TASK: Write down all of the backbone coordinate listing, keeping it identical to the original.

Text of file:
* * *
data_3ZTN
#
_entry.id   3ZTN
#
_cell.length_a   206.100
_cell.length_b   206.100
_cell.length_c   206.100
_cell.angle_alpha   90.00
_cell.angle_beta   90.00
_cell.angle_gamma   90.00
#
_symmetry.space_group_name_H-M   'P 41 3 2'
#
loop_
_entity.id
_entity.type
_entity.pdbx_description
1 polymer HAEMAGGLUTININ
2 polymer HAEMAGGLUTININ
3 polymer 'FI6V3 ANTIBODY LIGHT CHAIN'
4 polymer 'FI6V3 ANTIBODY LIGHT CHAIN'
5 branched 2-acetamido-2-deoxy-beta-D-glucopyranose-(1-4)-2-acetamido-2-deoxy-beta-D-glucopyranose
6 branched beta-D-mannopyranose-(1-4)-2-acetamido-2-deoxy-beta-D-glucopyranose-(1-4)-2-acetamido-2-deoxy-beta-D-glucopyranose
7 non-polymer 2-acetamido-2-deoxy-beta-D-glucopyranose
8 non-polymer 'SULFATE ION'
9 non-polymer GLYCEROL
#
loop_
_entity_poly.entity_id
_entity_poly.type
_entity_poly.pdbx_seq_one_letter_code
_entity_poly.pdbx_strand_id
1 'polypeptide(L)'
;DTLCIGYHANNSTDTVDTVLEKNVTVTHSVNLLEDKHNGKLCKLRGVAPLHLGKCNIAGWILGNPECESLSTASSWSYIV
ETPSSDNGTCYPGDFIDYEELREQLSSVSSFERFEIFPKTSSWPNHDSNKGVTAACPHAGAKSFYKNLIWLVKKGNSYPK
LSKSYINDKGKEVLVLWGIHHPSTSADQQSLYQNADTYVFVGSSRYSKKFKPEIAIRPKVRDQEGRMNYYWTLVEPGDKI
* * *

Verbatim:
data_3ZTN
#
_entry.id   3ZTN
#
_cell.length_a   206.100
_cell.length_b   206.100
_cell.length_c   206.100
_cell.angle_alpha   90.00
_cell.angle_beta   90.00
_cell.angle_gamma   90.00
#
_symmetry.space_group_name_H-M   'P 41 3 2'
#
loop_
_entity.id
_entity.type
_entity.pdbx_description
1 polymer HAEMAGGLUTININ
2 polymer HAEMAGGLUTININ
3 polymer 'FI6V3 ANTIBODY LIGHT CHAIN'
4 polymer 'FI6V3 ANTIBODY LIGHT CHAIN'
5 branched 2-acetamido-2-deoxy-beta-D-glucopyranose-(1-4)-2-acetamido-2-deoxy-beta-D-glucopyranose
6 branched beta-D-mannopyranose-(1-4)-2-acetamido-2-deoxy-beta-D-glucopyranose-(1-4)-2-acetamido-2-deoxy-beta-D-glucopyranose
7 non-polymer 2-acetamido-2-deoxy-beta-D-glucopyranose
8 non-polymer 'SULFATE ION'
9 non-polymer GLYCEROL
#
loop_
_entity_poly.entity_id
_entity_poly.type
_entity_poly.pdbx_seq_one_letter_code
_entity_poly.pdbx_strand_id
1 'polypeptide(L)'
;DTLCIGYHANNSTDTVDTVLEKNVTVTHSVNLLEDKHNGKLCKLRGVAPLHLGKCNIAGWILGNPECESLSTASSWSYIV
ETPSSDNGTCYPGDFIDYEELREQLSSVSSFERFEIFPKTSSWPNHDSNKGVTAACPHAGAKSFYKNLIWLVKKGNSYPK
LSKSYINDKGKEVLVLWGIHHPSTSADQQSLYQNADTYVFVGSSRYSKKFKPEIAIRPKVRDQEGRMNYYWTLVEPGDKI